Scienceline Staff Picks

Pygmy hippos, bike locks, and how to tell stories about hippos and bike locks

Our favorites from the week

June 10, 2011

From Rachel Nuwer:

Which is preferable: a lifetime of irrational optimism or one of mild depression? Read on to see why we may be evolutionarily hard-wired for a rosy disposition.

Four women scientists at the top of their fields discuss what it takes to flourish in a male-dominated world, and how we can encourage a better balance the sexes in the upper echelons of science.

Check out what some of the movers and shakers in science writing have to say. Scienceline’s Lena Groeger covers scientific storytelling at the World Science Festival.

 

From Mary Beth Griggs:

Bike lock technology is on the rise. This blog and accompanying YouTube video shows how some German engineers engineered a bike lock that will literally lift your bike up, out of reach of thieves.

Cause Célèbre: Famous actors and actresses have waded into the NY State debate on fracking, appearing in commercials for environmental groups.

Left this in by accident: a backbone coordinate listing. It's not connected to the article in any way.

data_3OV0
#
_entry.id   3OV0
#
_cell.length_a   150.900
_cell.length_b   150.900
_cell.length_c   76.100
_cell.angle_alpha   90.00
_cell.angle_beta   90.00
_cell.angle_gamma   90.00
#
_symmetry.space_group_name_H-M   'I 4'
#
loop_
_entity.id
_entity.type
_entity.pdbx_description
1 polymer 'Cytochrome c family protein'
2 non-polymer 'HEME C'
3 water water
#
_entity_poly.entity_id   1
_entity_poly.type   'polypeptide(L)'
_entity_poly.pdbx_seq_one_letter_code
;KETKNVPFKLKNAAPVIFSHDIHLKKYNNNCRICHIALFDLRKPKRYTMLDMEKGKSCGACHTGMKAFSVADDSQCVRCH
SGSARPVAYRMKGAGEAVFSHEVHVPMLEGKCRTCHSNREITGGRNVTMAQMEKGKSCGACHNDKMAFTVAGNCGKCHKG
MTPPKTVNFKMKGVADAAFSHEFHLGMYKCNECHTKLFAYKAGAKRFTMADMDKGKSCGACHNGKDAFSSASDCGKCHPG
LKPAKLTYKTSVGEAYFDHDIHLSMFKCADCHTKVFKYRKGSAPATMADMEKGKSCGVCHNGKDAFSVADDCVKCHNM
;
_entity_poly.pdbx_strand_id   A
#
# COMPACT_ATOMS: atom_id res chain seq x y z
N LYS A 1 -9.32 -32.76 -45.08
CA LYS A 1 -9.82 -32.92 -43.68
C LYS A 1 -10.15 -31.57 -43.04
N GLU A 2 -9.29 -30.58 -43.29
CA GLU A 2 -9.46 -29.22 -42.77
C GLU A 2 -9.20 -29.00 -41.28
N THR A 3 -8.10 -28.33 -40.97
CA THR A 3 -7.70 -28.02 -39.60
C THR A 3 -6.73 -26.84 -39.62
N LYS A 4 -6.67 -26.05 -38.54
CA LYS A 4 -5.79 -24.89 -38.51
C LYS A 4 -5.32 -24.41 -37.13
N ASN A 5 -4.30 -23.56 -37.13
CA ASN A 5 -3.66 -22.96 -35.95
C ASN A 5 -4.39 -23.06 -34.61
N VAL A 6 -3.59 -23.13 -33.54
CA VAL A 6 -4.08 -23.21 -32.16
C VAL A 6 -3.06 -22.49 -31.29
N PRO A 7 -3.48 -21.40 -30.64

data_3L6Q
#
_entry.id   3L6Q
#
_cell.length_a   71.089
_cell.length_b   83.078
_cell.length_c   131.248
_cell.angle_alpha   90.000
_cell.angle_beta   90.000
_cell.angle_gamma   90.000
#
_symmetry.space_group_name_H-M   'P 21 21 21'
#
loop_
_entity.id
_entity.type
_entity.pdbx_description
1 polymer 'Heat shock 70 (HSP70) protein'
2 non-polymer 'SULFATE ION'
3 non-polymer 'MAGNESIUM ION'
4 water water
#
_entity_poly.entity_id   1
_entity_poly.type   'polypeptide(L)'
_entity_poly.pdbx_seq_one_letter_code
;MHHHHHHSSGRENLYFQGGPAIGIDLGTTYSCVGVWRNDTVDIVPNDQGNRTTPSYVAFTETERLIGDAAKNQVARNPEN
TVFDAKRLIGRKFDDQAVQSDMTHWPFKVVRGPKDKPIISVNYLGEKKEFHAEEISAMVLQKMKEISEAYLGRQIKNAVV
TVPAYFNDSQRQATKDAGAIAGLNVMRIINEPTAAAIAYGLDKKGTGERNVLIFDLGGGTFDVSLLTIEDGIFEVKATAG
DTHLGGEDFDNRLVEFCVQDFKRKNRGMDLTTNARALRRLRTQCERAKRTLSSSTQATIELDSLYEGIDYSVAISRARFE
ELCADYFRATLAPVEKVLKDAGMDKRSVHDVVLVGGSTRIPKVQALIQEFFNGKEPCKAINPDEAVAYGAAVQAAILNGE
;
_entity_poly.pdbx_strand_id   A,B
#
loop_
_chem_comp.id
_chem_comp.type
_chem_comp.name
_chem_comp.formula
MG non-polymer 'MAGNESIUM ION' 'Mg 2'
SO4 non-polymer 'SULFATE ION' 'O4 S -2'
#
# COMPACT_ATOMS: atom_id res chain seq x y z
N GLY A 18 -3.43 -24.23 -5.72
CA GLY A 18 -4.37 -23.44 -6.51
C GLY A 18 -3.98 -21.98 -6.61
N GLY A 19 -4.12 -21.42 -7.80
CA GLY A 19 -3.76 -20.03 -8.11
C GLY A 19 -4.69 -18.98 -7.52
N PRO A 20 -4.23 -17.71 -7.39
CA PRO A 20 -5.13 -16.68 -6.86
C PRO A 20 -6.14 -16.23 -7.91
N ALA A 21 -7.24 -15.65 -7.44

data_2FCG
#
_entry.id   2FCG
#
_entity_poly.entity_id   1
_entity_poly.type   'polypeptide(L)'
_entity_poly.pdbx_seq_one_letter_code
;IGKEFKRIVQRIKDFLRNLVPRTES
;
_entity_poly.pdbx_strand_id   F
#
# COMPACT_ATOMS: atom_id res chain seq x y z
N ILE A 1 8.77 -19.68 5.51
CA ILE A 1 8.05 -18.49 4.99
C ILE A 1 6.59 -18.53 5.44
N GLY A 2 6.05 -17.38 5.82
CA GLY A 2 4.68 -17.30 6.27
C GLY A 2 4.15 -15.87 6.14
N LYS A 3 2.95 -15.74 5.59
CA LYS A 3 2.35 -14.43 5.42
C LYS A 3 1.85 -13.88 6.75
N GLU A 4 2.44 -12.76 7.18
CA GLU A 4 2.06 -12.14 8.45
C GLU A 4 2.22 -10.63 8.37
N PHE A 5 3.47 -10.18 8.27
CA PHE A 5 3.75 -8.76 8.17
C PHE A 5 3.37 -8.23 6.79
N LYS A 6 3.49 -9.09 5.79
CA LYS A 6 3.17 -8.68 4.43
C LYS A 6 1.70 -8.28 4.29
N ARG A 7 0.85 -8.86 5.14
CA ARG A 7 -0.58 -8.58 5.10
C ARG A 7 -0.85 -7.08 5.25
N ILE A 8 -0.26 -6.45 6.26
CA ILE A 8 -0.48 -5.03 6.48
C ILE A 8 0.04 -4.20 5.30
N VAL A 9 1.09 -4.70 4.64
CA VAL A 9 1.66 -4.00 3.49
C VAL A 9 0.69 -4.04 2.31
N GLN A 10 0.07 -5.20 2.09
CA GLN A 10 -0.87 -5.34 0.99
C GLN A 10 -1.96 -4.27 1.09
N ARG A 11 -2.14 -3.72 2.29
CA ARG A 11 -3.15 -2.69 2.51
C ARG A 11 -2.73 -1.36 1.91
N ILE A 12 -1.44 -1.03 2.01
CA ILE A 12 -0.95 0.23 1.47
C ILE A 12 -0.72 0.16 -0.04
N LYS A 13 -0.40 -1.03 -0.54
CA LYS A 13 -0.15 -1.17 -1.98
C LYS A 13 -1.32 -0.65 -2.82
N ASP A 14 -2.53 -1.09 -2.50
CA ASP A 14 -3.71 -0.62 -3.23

Volcanos: The BBC has a short piece about a ‘lava lake‘ in Hawaii that might overflow, and yesterday the San Francisco Chronicle posted an article about how the volcanic eruptions in Chile were canceling flights all across South America.

 

From Stephanie Warren:

What’s cuter than a baby hippo? A baby pygmy hippo, of course! One made its debut last week at the Bratislava Zoo in Slovakia. Adult pygmy hippos are only about two feet tall, but they can weigh up to 550 pounds. Threatened by deforestation, there are only a few thousand of them left in the wild.

MIT students created a robot that isn’t programmed to do something silly like astrophysics…PR2 makes chocolate chip cookies! It’s also adorably clumsy–check out the video and watch chocolate chips go flying.

Slap no more! Scientists at the University of California, Riverside have developed a promising chemical that deters mosquitoes. It works by interfering with the receptors mosquitoes use to find humans. The weird part? It’s the same chemical that gives buttered popcorn its flavor.

Subscribe

The Scienceline Newsletter

Sign up for biweekly updates

About the Author

Discussion

Leave a Reply

Your email address will not be published. Required fields are marked *